• Wait until all the oil has drained and begin unscrewing the fastening bolts/nuts;
  • If all the bolts are unscrewed and the oil pan cannot be removed by hand, this means that the parts have been glued together. You need to tap it with a rubber hammer, carefully pry it with a screwdriver or other flat object, but so as not to damage the joints. Scratches may cause leaks in the future.

Now that the pan has been removed, you can carry out repairs and also see the crankcase structure.

Installation is carried out in reverse order. The drain plug must be screwed into the pan immediately, and oil must be poured through the filler hole last. It is recommended to combine pan repair with an oil change. It is important to ensure that the bolts and plug are properly tightened, as already mentioned.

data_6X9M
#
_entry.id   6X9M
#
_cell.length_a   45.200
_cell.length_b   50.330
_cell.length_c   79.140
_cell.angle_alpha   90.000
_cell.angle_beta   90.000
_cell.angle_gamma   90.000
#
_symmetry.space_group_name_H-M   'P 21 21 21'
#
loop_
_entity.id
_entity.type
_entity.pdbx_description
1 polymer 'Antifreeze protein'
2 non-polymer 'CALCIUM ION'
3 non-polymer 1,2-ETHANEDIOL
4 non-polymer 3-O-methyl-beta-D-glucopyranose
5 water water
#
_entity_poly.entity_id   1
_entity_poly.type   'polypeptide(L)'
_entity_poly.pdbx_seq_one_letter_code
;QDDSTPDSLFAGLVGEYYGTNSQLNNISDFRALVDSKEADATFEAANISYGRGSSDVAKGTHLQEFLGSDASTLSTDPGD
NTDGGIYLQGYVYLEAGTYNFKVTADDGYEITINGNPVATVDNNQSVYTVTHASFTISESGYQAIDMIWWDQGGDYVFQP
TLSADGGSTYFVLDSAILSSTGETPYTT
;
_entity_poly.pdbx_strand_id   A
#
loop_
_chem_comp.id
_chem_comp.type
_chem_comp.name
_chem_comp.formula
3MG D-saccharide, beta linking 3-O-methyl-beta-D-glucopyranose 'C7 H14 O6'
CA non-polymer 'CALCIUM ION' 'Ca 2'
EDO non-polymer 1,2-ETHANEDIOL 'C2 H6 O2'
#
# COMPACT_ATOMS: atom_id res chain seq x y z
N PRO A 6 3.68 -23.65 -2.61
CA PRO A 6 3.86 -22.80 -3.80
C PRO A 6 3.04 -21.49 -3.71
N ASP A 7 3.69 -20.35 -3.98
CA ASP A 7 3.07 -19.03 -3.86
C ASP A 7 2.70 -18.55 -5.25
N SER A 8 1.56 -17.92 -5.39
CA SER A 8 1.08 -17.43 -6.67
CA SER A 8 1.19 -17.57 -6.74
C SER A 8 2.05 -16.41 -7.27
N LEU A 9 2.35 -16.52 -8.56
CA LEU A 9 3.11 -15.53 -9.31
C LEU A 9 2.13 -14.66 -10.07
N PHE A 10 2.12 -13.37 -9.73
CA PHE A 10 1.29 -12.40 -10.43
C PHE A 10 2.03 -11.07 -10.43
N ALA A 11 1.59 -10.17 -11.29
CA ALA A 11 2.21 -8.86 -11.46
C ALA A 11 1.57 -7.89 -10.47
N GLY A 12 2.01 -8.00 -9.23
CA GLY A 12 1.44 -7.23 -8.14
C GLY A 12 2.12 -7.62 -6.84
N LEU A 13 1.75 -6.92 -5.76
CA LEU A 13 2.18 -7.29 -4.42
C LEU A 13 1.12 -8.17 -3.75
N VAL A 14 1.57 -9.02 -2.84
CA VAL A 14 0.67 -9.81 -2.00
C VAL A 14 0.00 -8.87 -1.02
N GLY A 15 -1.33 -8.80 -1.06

It is the gasket that ensures a tight connection between engine parts. When purchasing, be sure to match the article number. It is not possible to repair a worn gasket. It is recommended to replace it after each removal of the oil pan during installation. In this case, you need to carefully and very carefully clean the surfaces that will be in contact from the remnants of the old gasket and sealant.

To improve the properties of the gasket, you can use graphite lubricant, a special sealant for the engine crankcase, or any heat-resistant silicone-based sealant.

Graphite lubricant is applied to both sides of the gasket in a thin layer; after assembly, it fills micro-cavities, and hardens under high temperatures.